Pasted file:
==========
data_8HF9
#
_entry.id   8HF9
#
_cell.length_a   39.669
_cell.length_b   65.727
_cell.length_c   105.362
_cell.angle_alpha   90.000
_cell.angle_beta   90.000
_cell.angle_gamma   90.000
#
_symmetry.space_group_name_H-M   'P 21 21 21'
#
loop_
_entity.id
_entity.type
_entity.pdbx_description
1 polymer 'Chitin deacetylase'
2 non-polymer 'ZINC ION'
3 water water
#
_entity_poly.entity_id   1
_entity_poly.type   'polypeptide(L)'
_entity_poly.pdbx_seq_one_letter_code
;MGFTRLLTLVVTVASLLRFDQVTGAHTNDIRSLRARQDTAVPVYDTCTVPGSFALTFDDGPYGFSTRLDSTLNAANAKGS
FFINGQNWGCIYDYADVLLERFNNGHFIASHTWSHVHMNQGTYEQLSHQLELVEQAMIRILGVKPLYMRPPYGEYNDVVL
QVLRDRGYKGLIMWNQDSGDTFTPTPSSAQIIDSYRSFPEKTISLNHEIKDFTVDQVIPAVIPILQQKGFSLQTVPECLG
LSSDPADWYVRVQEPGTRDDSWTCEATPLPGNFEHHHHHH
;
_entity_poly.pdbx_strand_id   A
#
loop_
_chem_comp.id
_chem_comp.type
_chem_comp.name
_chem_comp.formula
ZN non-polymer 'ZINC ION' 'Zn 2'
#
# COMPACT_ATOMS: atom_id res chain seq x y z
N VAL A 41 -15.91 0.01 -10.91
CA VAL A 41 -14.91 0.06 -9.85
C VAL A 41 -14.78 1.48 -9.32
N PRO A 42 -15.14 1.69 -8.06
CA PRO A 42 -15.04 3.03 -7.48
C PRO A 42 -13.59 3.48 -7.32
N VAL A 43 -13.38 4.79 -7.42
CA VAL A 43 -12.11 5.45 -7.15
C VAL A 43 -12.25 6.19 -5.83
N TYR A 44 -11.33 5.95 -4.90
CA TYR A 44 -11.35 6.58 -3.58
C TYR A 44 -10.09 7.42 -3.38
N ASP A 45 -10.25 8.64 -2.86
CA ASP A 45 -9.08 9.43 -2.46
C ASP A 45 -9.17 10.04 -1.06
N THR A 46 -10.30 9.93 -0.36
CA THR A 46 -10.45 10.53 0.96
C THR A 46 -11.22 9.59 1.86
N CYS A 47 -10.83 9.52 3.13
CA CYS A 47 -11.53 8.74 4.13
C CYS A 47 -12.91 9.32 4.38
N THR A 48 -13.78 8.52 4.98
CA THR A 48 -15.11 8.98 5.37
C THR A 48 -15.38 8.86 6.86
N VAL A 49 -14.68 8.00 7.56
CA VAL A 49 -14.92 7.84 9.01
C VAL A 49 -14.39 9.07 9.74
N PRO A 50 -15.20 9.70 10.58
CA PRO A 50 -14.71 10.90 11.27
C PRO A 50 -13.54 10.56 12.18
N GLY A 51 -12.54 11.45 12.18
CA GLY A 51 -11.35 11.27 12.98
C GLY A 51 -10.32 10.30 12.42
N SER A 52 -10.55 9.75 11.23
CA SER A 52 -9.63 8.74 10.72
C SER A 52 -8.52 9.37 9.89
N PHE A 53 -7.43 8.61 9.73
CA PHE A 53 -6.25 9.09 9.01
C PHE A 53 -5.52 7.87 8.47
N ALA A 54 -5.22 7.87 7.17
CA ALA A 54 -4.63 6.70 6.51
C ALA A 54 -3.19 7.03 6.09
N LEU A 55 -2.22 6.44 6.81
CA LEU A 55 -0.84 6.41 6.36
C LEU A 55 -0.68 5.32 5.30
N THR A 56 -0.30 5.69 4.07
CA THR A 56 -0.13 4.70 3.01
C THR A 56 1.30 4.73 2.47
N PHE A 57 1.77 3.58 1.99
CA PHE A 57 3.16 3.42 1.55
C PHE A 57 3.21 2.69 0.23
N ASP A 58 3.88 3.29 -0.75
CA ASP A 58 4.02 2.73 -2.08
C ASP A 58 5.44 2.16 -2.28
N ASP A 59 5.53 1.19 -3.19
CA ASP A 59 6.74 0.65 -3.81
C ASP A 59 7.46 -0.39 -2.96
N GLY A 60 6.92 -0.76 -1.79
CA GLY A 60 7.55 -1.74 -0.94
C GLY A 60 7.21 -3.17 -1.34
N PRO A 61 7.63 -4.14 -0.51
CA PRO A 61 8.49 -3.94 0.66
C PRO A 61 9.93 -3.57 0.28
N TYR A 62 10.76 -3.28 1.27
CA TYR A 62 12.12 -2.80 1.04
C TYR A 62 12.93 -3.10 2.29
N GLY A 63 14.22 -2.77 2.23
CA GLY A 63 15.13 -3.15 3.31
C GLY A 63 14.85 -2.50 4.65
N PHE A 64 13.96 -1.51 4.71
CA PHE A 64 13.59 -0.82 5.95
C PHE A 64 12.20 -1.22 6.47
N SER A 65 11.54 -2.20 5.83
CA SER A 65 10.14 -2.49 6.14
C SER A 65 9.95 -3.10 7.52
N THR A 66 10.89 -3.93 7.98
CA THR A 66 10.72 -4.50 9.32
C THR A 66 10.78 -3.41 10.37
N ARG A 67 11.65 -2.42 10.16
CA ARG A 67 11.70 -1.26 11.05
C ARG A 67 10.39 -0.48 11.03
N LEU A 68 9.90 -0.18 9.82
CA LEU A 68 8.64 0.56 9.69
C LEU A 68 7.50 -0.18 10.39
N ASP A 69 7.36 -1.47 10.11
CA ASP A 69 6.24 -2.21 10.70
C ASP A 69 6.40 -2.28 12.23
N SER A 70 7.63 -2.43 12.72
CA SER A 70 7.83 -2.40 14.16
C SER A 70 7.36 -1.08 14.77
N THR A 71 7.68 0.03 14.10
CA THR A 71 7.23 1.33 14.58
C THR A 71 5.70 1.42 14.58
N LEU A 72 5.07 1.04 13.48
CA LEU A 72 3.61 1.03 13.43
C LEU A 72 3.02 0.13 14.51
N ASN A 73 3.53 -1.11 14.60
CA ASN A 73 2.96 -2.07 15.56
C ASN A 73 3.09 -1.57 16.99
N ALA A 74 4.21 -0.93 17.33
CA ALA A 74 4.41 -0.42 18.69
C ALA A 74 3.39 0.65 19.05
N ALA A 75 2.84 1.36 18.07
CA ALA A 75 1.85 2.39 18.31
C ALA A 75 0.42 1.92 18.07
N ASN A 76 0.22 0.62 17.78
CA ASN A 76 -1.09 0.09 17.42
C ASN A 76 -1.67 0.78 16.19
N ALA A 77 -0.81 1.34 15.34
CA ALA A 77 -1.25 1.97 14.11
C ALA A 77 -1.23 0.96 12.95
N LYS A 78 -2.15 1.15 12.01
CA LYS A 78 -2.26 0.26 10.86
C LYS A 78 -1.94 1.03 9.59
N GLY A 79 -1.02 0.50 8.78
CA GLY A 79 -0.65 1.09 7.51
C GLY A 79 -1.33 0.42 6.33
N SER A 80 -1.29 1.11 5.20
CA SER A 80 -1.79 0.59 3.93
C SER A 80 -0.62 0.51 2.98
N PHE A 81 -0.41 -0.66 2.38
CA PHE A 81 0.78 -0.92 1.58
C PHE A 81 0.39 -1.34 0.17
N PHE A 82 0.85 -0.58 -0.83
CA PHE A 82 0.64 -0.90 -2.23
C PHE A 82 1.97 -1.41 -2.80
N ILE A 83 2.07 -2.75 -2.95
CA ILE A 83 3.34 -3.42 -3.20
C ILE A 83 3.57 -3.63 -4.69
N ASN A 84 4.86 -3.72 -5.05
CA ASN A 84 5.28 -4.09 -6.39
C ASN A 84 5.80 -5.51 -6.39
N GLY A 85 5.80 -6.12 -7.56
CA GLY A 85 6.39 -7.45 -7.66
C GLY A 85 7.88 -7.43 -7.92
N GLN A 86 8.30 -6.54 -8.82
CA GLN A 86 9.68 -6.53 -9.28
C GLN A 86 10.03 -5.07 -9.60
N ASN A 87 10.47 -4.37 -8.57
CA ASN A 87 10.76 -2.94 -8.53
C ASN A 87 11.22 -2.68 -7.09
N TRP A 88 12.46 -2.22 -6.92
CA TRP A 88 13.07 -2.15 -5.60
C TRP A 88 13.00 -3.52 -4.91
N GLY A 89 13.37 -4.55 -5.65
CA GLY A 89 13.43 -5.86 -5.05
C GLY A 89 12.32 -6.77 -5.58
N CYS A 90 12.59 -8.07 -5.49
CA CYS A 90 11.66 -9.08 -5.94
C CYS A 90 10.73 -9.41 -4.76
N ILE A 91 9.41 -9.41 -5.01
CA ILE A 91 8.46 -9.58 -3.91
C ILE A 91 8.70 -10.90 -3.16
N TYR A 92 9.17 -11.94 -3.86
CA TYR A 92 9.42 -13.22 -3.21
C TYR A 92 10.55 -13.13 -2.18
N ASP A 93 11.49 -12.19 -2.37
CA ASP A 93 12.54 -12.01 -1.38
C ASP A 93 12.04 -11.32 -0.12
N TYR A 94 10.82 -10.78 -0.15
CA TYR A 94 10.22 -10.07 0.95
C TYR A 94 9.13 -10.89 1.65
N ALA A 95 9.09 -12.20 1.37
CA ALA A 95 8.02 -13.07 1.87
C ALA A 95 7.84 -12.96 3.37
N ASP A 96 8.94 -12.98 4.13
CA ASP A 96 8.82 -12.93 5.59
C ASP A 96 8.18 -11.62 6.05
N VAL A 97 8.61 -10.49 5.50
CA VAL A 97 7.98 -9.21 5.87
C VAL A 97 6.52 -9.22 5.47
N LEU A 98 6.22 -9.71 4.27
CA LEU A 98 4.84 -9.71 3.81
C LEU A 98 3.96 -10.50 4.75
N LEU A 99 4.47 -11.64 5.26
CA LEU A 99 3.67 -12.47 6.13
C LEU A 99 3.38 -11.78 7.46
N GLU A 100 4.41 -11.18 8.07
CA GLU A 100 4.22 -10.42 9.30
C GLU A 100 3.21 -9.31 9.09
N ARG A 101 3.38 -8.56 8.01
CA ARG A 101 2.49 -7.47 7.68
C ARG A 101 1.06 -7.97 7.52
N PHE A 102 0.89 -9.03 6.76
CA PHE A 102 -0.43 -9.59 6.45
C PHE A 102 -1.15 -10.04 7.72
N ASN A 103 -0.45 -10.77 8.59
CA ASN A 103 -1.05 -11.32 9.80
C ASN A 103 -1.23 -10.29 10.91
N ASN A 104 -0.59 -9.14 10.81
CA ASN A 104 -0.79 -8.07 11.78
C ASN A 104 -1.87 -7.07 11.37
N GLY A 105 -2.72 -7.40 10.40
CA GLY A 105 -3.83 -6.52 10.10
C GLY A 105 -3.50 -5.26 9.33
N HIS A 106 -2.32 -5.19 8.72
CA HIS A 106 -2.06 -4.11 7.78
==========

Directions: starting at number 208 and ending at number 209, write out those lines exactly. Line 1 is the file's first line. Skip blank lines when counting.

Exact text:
N VAL A 97 8.61 -10.49 5.50
CA VAL A 97 7.98 -9.21 5.87